Turning from the elegantly Hellenistic head of Zeus from Syracuse we travel to the next lot, though it is from some 200 years earlier and some 2000 km to the east… This is lot 62 (Estimate: 1,000 CHF), a very rare and most attractive (really!) silver tetartemorion from Pantikapaion, which shows us an ant, one of the mythical miners who found the gold that made that city on the east of the Crimea so proverbially wealthy. The powerful mandibles shown on this creature imply that it was a truly tough little fellow, one not to be messed with!

Lot 65: Cimmerian Bosporos, Pantikapaion. Stater, c. 340-325 BC. Virtually as struck. Estimate: 75,000 CHF.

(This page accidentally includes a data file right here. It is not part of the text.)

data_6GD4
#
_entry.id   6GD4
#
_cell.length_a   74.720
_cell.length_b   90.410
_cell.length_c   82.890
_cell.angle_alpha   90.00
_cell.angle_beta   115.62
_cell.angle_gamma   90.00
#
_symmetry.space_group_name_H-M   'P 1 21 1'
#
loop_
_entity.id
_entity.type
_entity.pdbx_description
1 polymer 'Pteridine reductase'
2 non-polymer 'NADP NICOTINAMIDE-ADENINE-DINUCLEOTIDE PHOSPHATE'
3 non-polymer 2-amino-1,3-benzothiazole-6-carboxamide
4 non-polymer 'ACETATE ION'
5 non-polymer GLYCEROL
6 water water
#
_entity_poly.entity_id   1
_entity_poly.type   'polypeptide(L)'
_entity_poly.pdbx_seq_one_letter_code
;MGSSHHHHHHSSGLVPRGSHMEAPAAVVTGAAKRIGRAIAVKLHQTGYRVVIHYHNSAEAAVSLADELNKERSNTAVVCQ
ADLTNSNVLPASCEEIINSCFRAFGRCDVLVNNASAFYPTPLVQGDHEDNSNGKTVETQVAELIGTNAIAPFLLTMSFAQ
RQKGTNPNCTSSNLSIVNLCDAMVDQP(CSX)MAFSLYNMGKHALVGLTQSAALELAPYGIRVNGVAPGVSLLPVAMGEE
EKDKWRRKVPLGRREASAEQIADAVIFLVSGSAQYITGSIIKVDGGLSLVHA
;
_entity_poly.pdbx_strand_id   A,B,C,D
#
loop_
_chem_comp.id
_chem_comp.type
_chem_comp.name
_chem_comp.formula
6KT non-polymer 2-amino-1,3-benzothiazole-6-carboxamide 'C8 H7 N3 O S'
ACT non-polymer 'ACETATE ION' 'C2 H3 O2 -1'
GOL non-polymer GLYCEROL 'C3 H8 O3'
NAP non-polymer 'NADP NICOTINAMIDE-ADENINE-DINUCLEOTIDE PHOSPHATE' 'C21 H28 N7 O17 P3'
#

Lot 65 – Turning from the ant, one of the symbols of the gold from Pantikapaion, here we have Pan himself as well as a very tough looking griffin, one of the guardians of the gold of the steppes (Estimate: 75,000 CHF). This, a gold stater of Pantikapaion dating to c. 340-325 BC, is, in fact, a spectacularly fine example of that famous coinage, as you can easily see in our short “film”, in which the coin is held in the carefully cleaned hands of our photographer! It really is wonderful in every way – can you imagine what it must to have been like to have had a bag filled with such staters o buy grain or slaves or some luxury products that had come from far to the east? Could they have ended up far away in distant China, to be looked on in amazement by a contemporary, like the famous Confucian philosopher Mencius (Mèngzĭ, 372-289 BC)?